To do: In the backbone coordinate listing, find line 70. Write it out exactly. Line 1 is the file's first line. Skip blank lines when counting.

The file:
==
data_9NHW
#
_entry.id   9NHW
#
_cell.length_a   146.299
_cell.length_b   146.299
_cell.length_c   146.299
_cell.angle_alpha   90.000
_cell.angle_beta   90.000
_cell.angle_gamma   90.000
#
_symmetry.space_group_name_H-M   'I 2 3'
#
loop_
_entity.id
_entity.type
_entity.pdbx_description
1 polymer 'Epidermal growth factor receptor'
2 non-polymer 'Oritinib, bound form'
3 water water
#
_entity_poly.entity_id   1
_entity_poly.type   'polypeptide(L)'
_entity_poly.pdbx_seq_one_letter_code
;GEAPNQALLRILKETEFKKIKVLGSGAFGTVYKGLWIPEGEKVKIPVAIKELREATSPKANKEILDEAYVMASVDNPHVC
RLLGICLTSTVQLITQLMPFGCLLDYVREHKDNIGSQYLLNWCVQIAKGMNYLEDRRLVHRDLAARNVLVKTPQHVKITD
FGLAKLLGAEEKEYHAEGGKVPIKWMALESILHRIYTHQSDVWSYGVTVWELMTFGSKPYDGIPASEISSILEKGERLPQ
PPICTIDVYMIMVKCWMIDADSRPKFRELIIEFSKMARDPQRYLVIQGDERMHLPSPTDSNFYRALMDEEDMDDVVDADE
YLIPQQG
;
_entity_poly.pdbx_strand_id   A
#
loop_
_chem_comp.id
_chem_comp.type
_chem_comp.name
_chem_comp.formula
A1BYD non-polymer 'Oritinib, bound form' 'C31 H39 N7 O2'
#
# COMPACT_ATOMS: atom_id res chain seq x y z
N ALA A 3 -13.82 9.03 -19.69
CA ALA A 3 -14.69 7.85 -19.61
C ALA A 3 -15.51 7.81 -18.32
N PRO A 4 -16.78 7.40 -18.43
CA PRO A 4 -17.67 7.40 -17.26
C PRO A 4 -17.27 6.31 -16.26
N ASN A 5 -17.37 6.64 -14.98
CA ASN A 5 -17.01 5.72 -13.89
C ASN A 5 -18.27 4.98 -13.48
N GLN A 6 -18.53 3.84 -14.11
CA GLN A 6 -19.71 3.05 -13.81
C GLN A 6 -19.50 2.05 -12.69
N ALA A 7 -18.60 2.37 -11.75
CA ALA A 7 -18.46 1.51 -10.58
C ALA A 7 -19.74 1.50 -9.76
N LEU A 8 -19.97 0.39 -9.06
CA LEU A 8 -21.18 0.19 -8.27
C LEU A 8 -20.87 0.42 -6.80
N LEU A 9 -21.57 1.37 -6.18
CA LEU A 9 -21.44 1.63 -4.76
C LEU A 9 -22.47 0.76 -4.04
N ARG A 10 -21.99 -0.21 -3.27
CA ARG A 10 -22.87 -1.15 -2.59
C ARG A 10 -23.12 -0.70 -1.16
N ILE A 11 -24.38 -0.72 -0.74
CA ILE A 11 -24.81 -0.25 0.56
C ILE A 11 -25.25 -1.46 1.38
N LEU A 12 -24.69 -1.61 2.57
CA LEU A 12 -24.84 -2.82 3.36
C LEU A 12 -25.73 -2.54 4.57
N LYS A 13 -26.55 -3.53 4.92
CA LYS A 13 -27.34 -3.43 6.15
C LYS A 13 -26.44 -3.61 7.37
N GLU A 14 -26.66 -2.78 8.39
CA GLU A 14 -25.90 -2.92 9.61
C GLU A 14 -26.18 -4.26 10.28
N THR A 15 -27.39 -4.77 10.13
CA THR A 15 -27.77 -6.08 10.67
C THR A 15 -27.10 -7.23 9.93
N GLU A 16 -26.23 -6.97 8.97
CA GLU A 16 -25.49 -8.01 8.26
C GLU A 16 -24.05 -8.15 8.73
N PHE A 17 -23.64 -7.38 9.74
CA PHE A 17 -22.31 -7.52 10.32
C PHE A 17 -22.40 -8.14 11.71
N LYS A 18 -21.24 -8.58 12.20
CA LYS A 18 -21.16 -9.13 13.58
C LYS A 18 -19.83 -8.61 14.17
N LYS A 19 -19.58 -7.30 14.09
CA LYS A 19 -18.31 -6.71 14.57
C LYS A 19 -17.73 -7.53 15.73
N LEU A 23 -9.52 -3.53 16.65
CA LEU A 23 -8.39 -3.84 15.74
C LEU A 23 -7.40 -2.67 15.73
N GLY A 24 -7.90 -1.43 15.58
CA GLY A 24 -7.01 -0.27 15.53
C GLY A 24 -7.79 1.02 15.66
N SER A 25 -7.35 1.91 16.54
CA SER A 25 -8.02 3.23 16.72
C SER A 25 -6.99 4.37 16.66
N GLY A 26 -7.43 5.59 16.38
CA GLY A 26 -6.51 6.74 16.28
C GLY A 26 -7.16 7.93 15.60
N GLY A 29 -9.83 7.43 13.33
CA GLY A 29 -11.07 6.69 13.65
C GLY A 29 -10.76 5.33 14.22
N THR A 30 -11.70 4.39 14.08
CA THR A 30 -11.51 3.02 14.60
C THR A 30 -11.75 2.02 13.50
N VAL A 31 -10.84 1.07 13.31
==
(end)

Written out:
C LEU A 12 -25.73 -2.54 4.57